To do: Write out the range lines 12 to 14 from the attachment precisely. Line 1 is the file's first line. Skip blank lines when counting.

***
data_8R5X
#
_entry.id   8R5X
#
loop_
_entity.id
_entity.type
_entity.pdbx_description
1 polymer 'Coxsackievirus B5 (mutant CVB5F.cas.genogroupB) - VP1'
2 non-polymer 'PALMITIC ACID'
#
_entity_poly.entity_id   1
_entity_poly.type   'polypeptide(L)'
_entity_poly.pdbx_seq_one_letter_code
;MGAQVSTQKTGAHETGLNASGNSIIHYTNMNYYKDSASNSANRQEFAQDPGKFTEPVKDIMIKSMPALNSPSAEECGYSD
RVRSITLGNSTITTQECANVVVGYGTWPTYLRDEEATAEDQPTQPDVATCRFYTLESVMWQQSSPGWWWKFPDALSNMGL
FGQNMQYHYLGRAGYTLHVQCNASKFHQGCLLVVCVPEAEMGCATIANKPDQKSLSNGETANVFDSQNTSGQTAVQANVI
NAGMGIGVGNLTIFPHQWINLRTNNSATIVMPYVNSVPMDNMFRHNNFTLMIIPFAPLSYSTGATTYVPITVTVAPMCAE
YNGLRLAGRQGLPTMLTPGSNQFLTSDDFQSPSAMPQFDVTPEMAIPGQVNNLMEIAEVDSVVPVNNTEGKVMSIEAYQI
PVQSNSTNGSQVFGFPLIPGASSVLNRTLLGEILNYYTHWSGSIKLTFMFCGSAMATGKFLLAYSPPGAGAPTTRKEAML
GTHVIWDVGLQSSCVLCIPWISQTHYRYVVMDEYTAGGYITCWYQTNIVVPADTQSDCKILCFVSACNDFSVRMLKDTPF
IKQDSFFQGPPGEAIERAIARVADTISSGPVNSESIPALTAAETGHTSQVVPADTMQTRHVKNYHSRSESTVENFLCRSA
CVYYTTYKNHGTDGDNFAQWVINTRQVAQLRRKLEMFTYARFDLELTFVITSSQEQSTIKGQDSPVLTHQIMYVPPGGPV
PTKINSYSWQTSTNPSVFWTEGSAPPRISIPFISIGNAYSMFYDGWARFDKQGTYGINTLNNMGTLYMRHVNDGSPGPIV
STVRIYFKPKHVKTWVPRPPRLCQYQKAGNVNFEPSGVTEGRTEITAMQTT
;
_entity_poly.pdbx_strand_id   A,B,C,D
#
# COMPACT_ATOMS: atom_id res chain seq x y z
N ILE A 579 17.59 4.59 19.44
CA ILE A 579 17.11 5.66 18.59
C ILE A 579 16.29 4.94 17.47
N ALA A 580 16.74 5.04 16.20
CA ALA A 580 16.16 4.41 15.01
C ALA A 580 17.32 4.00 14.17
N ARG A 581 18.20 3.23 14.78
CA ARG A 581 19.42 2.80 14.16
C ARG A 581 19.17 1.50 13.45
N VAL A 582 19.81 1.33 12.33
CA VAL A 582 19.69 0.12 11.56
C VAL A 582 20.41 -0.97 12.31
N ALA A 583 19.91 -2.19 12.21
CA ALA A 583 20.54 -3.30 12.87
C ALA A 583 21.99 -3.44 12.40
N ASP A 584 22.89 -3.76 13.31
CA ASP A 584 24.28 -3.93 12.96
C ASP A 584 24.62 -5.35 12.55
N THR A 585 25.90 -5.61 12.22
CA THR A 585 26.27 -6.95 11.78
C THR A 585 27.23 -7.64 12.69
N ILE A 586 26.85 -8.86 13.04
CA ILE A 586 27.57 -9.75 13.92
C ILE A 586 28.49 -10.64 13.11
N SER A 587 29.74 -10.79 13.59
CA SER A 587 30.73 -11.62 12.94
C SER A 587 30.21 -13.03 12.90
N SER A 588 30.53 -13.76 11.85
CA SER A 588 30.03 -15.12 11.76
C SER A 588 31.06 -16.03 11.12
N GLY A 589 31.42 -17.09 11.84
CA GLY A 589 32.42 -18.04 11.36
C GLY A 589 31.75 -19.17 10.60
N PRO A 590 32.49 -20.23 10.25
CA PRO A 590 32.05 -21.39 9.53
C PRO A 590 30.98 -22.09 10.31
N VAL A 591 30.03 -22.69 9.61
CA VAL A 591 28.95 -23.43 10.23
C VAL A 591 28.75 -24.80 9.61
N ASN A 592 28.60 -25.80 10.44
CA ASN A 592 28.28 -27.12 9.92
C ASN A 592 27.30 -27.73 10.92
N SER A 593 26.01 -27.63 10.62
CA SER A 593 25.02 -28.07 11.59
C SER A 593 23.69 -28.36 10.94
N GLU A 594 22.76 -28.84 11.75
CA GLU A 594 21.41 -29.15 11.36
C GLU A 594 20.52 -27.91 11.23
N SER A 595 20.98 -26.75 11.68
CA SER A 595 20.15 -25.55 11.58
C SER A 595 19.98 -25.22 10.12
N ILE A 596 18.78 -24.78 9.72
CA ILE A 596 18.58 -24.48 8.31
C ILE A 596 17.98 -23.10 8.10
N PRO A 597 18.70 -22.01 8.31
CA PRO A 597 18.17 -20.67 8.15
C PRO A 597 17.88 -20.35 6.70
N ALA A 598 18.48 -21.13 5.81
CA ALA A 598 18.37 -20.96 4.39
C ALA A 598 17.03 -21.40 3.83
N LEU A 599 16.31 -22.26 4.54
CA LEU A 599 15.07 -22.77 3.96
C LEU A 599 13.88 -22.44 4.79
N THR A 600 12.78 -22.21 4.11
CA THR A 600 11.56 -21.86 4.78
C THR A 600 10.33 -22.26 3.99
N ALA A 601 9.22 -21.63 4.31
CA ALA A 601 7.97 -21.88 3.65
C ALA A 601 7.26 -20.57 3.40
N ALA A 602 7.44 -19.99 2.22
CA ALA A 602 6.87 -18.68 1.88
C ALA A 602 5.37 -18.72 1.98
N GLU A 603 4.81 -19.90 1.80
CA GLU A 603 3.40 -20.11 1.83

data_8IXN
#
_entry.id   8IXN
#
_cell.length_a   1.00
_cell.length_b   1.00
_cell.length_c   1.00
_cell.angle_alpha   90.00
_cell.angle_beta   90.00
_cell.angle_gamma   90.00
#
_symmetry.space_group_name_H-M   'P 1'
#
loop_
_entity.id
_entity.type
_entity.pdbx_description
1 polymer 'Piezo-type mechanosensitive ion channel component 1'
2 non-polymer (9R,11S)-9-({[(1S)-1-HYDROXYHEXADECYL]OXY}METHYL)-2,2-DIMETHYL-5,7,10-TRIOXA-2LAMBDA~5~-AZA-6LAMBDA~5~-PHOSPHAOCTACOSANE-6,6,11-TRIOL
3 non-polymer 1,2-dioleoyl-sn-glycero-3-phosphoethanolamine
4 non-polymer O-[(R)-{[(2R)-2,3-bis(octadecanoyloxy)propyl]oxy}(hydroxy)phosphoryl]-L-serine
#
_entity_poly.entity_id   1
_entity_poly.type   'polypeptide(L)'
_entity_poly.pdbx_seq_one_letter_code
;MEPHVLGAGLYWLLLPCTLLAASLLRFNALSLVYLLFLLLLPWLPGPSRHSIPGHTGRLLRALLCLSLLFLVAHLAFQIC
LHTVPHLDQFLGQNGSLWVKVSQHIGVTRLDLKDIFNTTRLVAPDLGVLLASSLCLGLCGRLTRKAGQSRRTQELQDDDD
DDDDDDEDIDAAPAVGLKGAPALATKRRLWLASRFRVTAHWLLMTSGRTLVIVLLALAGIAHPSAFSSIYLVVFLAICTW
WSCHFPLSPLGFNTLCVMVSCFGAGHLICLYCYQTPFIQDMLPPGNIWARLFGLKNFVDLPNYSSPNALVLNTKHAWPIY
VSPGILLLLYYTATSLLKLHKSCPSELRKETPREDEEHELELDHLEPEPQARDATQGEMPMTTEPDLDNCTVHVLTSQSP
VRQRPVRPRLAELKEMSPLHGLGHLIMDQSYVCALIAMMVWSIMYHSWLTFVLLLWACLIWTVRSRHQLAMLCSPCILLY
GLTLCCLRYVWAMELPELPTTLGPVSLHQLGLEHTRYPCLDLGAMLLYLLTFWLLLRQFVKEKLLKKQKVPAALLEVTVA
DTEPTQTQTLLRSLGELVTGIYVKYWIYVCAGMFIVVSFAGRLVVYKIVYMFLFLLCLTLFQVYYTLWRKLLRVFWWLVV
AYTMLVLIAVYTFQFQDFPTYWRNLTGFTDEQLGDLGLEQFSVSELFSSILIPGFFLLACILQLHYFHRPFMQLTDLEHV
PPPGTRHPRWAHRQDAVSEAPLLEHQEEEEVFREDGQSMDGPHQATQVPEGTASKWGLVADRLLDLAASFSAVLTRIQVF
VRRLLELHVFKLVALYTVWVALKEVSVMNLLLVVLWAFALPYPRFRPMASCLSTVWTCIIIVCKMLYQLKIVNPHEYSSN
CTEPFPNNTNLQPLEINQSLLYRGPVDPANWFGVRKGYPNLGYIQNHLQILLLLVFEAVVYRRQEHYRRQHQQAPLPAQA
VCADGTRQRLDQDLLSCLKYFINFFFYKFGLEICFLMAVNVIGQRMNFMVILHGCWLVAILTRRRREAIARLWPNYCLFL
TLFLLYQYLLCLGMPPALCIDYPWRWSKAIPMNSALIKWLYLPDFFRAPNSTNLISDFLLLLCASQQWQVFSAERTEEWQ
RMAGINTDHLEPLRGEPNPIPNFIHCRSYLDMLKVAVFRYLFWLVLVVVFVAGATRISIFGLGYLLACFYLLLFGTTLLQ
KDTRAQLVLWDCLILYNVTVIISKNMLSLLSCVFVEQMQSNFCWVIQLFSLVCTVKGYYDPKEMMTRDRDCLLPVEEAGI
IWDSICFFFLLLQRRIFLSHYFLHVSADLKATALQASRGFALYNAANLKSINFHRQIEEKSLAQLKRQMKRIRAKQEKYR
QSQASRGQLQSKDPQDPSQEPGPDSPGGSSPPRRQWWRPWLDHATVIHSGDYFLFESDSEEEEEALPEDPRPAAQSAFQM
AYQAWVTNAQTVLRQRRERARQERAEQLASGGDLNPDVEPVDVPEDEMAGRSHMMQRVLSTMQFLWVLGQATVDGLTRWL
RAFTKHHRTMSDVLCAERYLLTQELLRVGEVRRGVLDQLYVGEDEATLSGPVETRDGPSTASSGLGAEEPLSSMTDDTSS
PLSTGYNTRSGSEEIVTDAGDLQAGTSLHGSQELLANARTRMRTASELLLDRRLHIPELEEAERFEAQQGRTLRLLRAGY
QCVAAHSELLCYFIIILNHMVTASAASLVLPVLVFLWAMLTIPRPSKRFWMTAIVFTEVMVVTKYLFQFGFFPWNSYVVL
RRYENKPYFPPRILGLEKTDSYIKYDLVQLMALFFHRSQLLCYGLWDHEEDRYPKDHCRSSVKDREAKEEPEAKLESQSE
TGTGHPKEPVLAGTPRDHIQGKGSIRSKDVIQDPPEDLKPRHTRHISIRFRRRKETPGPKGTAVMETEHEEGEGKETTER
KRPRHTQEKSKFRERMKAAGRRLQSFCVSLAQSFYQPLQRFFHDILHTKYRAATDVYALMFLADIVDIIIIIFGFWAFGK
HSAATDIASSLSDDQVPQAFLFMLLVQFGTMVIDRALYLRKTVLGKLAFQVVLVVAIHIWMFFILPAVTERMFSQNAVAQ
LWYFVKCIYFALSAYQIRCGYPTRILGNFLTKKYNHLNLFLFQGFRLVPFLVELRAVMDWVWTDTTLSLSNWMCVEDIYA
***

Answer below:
_entity_poly.entity_id   1
_entity_poly.type   'polypeptide(L)'
_entity_poly.pdbx_seq_one_letter_code